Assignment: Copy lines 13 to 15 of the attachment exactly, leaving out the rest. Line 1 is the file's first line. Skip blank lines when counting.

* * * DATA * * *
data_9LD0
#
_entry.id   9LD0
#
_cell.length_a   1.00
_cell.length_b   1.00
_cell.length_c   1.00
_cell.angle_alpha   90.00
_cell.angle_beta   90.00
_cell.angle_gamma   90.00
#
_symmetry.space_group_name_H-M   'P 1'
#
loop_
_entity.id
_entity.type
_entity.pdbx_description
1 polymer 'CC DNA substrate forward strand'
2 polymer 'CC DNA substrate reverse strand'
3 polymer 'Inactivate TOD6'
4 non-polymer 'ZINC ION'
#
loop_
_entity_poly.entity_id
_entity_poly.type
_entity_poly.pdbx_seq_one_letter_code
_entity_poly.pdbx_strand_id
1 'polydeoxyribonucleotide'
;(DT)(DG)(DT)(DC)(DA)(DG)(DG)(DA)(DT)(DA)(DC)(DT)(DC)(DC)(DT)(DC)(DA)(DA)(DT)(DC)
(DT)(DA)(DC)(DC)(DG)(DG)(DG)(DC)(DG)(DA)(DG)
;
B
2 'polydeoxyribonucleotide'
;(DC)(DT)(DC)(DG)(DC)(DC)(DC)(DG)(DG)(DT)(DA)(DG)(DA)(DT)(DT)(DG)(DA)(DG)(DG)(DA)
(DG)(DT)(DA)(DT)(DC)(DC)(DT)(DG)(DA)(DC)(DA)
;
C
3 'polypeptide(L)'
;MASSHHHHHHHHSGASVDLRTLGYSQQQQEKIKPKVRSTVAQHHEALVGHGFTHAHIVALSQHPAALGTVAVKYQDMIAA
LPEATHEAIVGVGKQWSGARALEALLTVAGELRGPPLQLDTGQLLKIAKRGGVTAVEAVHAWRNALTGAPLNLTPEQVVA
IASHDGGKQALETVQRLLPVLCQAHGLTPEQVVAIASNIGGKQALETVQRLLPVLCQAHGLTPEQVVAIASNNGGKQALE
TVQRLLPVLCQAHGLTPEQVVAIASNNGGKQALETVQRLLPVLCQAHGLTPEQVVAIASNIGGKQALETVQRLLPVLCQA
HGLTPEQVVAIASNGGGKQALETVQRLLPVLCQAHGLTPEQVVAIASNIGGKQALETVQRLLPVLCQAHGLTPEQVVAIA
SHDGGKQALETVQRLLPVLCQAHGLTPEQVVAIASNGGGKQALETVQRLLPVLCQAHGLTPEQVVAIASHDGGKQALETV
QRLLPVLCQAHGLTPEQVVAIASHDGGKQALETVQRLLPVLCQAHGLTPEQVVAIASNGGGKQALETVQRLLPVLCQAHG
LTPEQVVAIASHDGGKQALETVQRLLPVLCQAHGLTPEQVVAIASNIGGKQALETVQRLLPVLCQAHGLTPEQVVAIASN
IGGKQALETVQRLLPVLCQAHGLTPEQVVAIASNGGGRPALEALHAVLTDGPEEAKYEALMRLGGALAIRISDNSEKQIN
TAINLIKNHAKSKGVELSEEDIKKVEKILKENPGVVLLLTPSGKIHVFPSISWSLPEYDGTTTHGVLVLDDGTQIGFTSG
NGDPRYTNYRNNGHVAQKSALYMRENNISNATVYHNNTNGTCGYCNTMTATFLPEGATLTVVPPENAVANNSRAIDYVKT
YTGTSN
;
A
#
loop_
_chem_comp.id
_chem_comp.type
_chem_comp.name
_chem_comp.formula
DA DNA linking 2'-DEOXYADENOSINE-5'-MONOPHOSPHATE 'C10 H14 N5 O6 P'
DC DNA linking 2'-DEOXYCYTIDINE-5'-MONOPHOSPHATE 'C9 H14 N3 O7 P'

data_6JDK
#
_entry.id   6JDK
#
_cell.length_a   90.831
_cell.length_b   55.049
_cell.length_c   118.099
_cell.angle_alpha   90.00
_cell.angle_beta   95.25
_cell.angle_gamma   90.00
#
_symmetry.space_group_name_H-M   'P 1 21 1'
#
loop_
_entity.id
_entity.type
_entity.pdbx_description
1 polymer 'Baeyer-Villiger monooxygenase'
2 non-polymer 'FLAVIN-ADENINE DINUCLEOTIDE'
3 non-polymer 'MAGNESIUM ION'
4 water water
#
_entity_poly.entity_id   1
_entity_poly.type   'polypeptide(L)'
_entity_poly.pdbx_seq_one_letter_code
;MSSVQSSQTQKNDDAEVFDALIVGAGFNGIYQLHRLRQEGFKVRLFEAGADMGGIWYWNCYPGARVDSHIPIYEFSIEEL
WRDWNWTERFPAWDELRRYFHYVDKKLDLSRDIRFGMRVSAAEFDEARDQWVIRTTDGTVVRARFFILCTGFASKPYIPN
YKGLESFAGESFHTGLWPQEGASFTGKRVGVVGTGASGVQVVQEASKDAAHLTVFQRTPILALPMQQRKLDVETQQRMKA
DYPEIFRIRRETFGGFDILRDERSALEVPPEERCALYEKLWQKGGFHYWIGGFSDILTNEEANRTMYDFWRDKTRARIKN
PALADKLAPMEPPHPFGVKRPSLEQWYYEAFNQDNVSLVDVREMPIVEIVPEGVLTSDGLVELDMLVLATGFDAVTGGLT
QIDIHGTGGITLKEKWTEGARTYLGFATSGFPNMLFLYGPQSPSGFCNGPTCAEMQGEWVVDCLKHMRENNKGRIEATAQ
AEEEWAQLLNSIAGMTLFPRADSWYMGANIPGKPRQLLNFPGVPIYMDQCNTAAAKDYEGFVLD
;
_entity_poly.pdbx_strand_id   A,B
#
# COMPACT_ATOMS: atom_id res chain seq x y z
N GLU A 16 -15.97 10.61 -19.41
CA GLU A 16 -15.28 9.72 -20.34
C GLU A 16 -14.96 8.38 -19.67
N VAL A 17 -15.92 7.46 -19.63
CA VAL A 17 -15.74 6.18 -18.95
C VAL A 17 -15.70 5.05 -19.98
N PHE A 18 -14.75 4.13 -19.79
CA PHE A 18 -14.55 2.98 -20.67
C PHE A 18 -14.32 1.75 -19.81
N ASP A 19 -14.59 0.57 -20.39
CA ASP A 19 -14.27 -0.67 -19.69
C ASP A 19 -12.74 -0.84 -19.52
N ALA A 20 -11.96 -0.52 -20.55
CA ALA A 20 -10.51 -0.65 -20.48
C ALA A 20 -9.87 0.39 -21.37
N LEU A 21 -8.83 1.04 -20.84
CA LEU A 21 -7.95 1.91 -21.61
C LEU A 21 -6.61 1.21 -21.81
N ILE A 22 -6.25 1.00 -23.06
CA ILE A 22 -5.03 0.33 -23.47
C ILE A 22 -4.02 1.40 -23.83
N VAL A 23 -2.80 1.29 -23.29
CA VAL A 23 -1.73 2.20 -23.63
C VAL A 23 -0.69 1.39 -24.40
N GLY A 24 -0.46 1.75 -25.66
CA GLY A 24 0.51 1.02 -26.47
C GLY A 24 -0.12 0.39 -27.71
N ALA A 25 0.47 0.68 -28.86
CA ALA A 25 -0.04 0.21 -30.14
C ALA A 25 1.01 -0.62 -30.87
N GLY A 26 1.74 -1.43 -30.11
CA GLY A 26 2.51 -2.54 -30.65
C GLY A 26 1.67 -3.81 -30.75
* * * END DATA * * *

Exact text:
#
loop_
_entity.id